On the field, Katz was drafted twice, eventually signing with Colorado after being taken in the 26th round of the 2005 First-Year Player Draft out of Sacramento State. He pitched in the minors with Colorado for four seasons (2005-2008), compiling a 13-7 mark with a 2.79 ERA in 102 games (eight starts).

Lind, 31, spent the last two seasons in the Seattle Mariners organization and most recently served as their director of hitting development and strategies on the Major League coaching staff. In that role, he worked with hitters, hitting coaches and analysts at all levels of the Mariners organization (Majors and minors) to optimize hitting development and performance. He joined Seattle in 2018 as the Mariners minor league quality assurance coach. From 2014-2017, he worked as an independent hitting consultant working with Major and minor league players.

As a player, he attended Montana State University-Billings before injuries ended his playing career. He transferred to Idaho State University where he graduated in 2014 with a degree in exercise science. He earned his doctorate in physical therapy from the University of Montana in 2017.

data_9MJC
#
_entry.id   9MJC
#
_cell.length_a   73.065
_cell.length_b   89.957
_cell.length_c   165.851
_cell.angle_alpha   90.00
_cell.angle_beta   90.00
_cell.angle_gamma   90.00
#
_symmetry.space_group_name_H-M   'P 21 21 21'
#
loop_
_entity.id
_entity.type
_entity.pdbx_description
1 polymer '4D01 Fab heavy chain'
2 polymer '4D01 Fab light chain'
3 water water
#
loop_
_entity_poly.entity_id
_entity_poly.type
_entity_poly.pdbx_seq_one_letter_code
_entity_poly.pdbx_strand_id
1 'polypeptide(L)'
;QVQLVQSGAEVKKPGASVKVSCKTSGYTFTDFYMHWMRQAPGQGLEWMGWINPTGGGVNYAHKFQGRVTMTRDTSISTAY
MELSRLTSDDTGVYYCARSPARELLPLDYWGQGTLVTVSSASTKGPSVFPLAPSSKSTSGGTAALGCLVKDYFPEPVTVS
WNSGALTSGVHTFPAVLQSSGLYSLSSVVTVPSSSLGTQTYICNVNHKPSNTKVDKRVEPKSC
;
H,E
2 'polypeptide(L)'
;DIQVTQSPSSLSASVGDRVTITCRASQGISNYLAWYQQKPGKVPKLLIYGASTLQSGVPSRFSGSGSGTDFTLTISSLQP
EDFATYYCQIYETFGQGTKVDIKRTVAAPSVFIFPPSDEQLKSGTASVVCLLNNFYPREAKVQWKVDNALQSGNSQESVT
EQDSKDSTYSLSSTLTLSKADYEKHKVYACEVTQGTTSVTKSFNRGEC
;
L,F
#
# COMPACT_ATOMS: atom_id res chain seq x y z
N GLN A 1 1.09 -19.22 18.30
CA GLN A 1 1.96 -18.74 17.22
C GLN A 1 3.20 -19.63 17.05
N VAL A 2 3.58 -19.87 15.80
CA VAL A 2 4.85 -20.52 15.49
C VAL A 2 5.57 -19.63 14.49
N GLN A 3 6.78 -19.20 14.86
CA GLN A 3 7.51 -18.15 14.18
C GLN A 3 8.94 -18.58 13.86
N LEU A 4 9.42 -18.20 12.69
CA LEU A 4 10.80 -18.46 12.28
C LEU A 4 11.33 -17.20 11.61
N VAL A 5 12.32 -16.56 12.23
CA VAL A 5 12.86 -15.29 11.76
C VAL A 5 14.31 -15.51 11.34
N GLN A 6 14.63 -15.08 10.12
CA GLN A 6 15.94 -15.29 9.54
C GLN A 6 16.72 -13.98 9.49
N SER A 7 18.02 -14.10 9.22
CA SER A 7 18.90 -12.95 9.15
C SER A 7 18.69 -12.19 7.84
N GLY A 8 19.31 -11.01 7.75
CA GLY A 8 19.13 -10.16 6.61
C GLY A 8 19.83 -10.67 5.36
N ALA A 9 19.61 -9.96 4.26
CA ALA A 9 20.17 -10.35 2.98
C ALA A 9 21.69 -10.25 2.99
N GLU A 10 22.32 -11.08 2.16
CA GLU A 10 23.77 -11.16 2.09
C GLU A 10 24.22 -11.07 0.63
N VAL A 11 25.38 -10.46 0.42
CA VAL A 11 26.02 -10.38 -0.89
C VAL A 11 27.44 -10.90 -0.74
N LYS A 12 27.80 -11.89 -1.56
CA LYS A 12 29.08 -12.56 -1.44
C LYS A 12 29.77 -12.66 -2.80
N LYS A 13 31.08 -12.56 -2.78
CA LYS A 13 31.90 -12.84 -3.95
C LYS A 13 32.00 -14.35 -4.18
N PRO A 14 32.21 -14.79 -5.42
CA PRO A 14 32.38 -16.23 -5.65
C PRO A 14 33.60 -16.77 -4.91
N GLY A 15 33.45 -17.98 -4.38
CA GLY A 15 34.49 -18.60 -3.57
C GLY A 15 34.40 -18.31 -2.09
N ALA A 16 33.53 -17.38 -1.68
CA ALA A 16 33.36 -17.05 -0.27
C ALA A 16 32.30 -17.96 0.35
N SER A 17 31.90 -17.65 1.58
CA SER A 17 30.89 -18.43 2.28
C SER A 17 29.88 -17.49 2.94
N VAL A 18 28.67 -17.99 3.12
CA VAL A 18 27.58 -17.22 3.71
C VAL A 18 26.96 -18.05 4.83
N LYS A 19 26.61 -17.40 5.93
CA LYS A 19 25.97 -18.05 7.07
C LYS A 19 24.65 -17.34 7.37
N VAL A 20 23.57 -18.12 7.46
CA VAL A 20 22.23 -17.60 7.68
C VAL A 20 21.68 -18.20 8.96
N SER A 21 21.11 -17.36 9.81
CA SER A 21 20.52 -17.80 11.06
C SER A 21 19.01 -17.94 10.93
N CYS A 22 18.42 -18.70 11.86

Viele, 29, joins his first Major League coaching staff with his appointment as the Giants Major League hitting coach on Kapler’s staff. He spent the last three seasons as a hitting coach in the Dodgers minor league system and was slated to be the team’s hitting coordinator this year. Last season with Class A Great Lakes of the Midwest League, the Loons led the 16-team Midwest League in home runs (113), RBI (638), walks (597), runs scored (712), on-base percentage (.339) and OPS (.730) while finishing second in doubles and slugging percentage. The Loons’ 712 runs scored were 71 runs more than the club with the second-most runs in the circuit.